Oracle Tips and Tricks — David Fitzjarrell

August 18, 2008

If It Ain’t Fixed…

Filed under: General,pl/sql — dfitzjarrell @ 14:09

Occasionally certain objects in a database can fail to function, such as packages, procedures, triggers, functions, indexes, synonyms and views. Modifying any of the underlying dependent objects those items rely upon can change the status of such objects from ‘VALID’ to ‘INVALID’ or ‘UNUSABLE’. Short of attempting to access such objects and failing miserably how does one discover and correct such problems? The solution is fairly simple: ask the database.

Oracle provides, in the *_OBJECTS views, a column named STATUS which lists the status (obviously) of the object in question. When everything is right and proper that status should be ‘VALID’; of course no database is problem-free or immune to code changes so there are times when various objects may no longer be usable. Finding these objects is half of the battle; let’s look at a query to do that:

SQL> select object_name, object_type, status
  2  from user_objects
  3  where status  'VALID'
  4  order by created;


OBJECT_NAME                         OBJECT_TYPE         STATUS
----------------------------------- ------------------- -------
OWA_SYLK                            PACKAGE             INVALID
SCHEMA_ACCESS                       PROCEDURE           INVALID
CHECK_SAL                           FUNCTION            INVALID
RAISE_SAL                           PROCEDURE           INVALID
STRINGC                             FUNCTION            INVALID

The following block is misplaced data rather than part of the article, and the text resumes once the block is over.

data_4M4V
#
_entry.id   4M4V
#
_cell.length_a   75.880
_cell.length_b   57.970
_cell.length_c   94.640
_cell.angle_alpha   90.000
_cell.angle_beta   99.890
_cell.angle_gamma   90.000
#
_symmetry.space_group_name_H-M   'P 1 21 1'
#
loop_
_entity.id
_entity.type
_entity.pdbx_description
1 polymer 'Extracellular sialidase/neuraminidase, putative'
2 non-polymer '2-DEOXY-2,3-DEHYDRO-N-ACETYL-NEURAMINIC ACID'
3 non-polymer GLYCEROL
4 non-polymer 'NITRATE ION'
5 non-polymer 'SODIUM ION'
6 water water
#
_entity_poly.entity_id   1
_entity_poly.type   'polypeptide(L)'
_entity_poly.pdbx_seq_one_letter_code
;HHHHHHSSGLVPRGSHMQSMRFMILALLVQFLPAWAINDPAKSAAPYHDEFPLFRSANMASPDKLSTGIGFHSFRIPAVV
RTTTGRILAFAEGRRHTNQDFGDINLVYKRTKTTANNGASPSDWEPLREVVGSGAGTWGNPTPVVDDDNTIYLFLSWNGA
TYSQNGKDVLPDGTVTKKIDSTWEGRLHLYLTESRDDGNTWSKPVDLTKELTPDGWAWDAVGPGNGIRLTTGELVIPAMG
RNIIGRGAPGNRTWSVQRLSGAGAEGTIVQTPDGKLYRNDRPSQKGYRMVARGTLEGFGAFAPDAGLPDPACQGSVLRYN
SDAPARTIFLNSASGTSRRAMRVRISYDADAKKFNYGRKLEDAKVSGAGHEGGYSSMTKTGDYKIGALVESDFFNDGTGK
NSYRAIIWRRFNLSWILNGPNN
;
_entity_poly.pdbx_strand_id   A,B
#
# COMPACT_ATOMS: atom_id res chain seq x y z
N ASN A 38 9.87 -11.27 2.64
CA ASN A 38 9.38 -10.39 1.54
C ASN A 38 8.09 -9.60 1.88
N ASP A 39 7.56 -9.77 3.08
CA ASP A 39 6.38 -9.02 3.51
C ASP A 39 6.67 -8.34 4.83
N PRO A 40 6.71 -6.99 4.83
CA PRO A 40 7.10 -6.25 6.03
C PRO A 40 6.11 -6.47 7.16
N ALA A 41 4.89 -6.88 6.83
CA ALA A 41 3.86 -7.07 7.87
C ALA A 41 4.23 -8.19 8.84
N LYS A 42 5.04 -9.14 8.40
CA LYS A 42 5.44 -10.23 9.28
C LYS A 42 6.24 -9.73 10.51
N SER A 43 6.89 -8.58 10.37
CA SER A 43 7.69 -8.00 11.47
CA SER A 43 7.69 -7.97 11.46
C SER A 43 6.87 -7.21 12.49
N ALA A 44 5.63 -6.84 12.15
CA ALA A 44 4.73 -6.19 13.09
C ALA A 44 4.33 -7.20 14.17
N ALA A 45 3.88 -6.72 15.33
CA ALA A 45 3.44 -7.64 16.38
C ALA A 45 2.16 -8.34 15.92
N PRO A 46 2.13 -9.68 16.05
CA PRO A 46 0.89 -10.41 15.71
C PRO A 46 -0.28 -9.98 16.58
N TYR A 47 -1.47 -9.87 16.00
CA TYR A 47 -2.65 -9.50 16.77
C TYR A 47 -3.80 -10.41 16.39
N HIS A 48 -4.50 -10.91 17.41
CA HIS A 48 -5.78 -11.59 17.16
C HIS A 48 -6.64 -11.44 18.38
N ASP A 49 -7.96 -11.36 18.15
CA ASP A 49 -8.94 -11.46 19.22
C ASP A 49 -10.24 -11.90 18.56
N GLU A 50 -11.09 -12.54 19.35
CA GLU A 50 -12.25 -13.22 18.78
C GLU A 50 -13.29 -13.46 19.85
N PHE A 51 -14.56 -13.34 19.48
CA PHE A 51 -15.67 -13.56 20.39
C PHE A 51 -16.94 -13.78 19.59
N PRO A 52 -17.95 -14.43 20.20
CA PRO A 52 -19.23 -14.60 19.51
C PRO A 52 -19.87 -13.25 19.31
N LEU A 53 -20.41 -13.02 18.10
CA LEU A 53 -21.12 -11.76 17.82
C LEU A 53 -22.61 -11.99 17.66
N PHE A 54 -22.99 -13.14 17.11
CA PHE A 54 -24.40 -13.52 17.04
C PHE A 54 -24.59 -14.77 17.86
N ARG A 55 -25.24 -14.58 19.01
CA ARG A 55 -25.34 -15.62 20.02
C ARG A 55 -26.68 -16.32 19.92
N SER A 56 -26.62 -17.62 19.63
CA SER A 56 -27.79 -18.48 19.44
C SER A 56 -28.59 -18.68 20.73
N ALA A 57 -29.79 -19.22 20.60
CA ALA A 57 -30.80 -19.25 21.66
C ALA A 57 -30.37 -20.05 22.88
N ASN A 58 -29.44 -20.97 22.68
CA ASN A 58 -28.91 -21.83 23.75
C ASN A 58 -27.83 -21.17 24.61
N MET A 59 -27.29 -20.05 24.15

JOB_PKG                             PACKAGE             INVALID
DATES_PKG                           PACKAGE             INVALID
EMP_VW                              VIEW                INVALID
VIEW_EMP_DEPT                       VIEW                INVALID
GET_EMPNAME                         FUNCTION            INVALID
GET_SAL                             PROCEDURE           INVALID
PROJECT                             SYNONYM             INVALID

12 rows selected.

SQL>

Notice the objects are ordered by their creation date; this allows the query to be used to write a dynamic script to recompile the objects and avoid dependency invalidations in the process:

SQL> select 'alter '||object_type||' '||object_name||' compile;'
  2  from user_objects
  3  where status  'VALID'
  4  and object_type in  ('PACKAGE','PROCEDURE','FUNCTION','TYPE','VIEW', 'TRIGGER','SYNONYM')
  5  union
  6  select 'alter '||substr(object_type, 1, instr(object_type, ' BODY') -1)||' '||object_name||' compile body;'
  7  from user_objects
  8  where status  'VALID'
  9  and instr(object_type, ' BODY') > 0
 10  /

'ALTER'||OBJECT_TYPE||''||OBJECT_NAME||'COMPILE;'
--------------------------------------------------------------------------------
alter FUNCTION CHECK_SAL compile;
alter FUNCTION GET_EMPNAME compile;
alter FUNCTION STRINGC compile;
alter PACKAGE DATES_PKG compile;
alter PACKAGE JOB_PKG compile;
alter PACKAGE OWA_SYLK compile;
alter PROCEDURE GET_SAL compile;
alter PROCEDURE RAISE_SAL compile;
alter PROCEDURE SCHEMA_ACCESS compile;
alter SYNONYM PrOJECT compile;
alter VIEW EMP_VW compile;
alter VIEW VIEW_EMP_DEPT compile;

12 rows selected.

SQL>

But, wait, there’s a neat little script that Oracle has provided to do the same job: utlrp.sql, located in the $ORACLE_HOME/rdbms/admin directory. It calls the UTL_RECOMP package and recompiles all invalid objects in the database (or tries to). It also reports how many of the recompiled objects generated errors and, if this number is larger than you might expect (yes, you may have invalid objects which cannot be ‘fixed’) then you run the first query listed and see which objects are affected. You can then use the second query to generate a dynamic list, modify that script to include a ‘SHOW ERRORS [{FUNCTION | PROCEDURE | PACKAGE | PACKAGE BODY | TRIGGER | VIEW | TYPE | TYPE BODY | DIMENSION| JAVA SOURCE | JAVA CLASS} [schema.]name]’ command after each compile statement and discover why each remaining invalid object would not successfully compile (full syntax is used for the illustrated ‘show errors’ invocations):